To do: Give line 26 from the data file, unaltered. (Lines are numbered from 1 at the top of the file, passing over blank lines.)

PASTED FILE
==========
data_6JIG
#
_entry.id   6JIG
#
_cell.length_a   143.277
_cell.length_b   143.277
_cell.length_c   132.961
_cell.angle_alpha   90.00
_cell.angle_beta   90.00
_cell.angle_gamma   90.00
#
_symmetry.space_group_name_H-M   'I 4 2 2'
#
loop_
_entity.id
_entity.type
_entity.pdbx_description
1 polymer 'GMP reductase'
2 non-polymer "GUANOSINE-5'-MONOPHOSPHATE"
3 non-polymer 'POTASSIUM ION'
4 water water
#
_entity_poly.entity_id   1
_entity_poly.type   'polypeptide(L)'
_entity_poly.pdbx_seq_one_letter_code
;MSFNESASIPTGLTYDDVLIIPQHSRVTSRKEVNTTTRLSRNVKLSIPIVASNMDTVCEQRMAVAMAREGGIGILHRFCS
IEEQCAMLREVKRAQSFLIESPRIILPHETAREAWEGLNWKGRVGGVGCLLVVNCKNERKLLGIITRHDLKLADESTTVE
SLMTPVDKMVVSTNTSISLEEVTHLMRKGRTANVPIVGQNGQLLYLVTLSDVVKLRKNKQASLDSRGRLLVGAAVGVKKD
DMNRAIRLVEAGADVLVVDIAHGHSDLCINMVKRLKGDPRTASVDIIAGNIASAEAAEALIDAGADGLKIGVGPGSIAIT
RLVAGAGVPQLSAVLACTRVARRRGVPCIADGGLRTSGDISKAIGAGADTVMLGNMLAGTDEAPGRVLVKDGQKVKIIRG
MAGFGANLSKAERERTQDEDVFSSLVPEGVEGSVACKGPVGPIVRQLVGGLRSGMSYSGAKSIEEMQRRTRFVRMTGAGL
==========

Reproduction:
;MSFNESASIPTGLTYDDVLIIPQHSRVTSRKEVNTTTRLSRNVKLSIPIVASNMDTVCEQRMAVAMAREGGIGILHRFCS